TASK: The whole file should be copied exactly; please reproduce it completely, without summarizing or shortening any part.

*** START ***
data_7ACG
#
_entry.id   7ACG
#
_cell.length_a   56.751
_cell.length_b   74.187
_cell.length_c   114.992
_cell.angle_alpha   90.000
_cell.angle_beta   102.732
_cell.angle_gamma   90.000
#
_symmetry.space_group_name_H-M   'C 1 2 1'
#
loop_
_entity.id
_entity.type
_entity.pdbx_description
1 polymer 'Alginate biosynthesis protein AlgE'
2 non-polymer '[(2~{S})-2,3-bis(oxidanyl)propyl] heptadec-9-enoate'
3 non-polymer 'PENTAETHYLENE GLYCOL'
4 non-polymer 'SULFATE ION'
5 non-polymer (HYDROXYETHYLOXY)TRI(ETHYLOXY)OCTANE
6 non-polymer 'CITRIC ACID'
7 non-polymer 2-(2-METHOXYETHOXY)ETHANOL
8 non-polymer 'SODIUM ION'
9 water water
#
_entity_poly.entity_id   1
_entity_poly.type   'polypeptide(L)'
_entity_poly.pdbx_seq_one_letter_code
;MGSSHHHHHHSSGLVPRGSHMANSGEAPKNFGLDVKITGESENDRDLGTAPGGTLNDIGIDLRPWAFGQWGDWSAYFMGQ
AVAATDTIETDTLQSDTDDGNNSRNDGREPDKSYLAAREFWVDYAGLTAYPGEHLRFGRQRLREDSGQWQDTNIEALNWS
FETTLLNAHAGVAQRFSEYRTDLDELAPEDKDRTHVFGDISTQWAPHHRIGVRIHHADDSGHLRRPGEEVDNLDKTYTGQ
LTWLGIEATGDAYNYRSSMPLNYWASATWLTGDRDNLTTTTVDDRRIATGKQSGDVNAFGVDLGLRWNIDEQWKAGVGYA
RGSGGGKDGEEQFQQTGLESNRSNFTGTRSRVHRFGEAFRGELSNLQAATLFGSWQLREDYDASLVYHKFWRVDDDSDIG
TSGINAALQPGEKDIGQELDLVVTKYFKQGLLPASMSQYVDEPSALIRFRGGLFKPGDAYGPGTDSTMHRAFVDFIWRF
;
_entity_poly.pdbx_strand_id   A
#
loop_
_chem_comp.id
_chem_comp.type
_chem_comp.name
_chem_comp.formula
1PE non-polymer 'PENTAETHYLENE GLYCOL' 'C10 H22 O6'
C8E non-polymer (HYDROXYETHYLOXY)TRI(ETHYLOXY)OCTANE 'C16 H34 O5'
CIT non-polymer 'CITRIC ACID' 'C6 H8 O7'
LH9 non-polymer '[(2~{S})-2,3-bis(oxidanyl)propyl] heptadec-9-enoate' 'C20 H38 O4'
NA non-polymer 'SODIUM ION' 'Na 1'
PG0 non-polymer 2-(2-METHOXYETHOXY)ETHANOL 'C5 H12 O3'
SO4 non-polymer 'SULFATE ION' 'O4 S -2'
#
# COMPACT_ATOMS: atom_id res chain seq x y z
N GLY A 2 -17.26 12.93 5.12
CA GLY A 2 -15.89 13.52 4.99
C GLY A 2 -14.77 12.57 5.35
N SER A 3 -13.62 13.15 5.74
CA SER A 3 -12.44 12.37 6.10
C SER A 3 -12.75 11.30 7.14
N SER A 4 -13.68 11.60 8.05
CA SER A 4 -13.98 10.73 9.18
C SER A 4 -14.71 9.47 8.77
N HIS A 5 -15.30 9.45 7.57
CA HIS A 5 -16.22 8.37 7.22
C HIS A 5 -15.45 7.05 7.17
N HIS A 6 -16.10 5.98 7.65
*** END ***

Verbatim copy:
data_7ACG
#
_entry.id   7ACG
#
_cell.length_a   56.751
_cell.length_b   74.187
_cell.length_c   114.992
_cell.angle_alpha   90.000
_cell.angle_beta   102.732
_cell.angle_gamma   90.000
#
_symmetry.space_group_name_H-M   'C 1 2 1'
#
loop_
_entity.id
_entity.type
_entity.pdbx_description
1 polymer 'Alginate biosynthesis protein AlgE'
2 non-polymer '[(2~{S})-2,3-bis(oxidanyl)propyl] heptadec-9-enoate'
3 non-polymer 'PENTAETHYLENE GLYCOL'
4 non-polymer 'SULFATE ION'
5 non-polymer (HYDROXYETHYLOXY)TRI(ETHYLOXY)OCTANE
6 non-polymer 'CITRIC ACID'
7 non-polymer 2-(2-METHOXYETHOXY)ETHANOL
8 non-polymer 'SODIUM ION'
9 water water
#
_entity_poly.entity_id   1
_entity_poly.type   'polypeptide(L)'
_entity_poly.pdbx_seq_one_letter_code
;MGSSHHHHHHSSGLVPRGSHMANSGEAPKNFGLDVKITGESENDRDLGTAPGGTLNDIGIDLRPWAFGQWGDWSAYFMGQ
AVAATDTIETDTLQSDTDDGNNSRNDGREPDKSYLAAREFWVDYAGLTAYPGEHLRFGRQRLREDSGQWQDTNIEALNWS
FETTLLNAHAGVAQRFSEYRTDLDELAPEDKDRTHVFGDISTQWAPHHRIGVRIHHADDSGHLRRPGEEVDNLDKTYTGQ
LTWLGIEATGDAYNYRSSMPLNYWASATWLTGDRDNLTTTTVDDRRIATGKQSGDVNAFGVDLGLRWNIDEQWKAGVGYA
RGSGGGKDGEEQFQQTGLESNRSNFTGTRSRVHRFGEAFRGELSNLQAATLFGSWQLREDYDASLVYHKFWRVDDDSDIG
TSGINAALQPGEKDIGQELDLVVTKYFKQGLLPASMSQYVDEPSALIRFRGGLFKPGDAYGPGTDSTMHRAFVDFIWRF
;
_entity_poly.pdbx_strand_id   A
#
loop_
_chem_comp.id
_chem_comp.type
_chem_comp.name
_chem_comp.formula
1PE non-polymer 'PENTAETHYLENE GLYCOL' 'C10 H22 O6'
C8E non-polymer (HYDROXYETHYLOXY)TRI(ETHYLOXY)OCTANE 'C16 H34 O5'
CIT non-polymer 'CITRIC ACID' 'C6 H8 O7'
LH9 non-polymer '[(2~{S})-2,3-bis(oxidanyl)propyl] heptadec-9-enoate' 'C20 H38 O4'
NA non-polymer 'SODIUM ION' 'Na 1'
PG0 non-polymer 2-(2-METHOXYETHOXY)ETHANOL 'C5 H12 O3'
SO4 non-polymer 'SULFATE ION' 'O4 S -2'
#
# COMPACT_ATOMS: atom_id res chain seq x y z
N GLY A 2 -17.26 12.93 5.12
CA GLY A 2 -15.89 13.52 4.99
C GLY A 2 -14.77 12.57 5.35
N SER A 3 -13.62 13.15 5.74
CA SER A 3 -12.44 12.37 6.10
C SER A 3 -12.75 11.30 7.14
N SER A 4 -13.68 11.60 8.05
CA SER A 4 -13.98 10.73 9.18
C SER A 4 -14.71 9.47 8.77
N HIS A 5 -15.30 9.45 7.57
CA HIS A 5 -16.22 8.37 7.22
C HIS A 5 -15.45 7.05 7.17
N HIS A 6 -16.10 5.98 7.65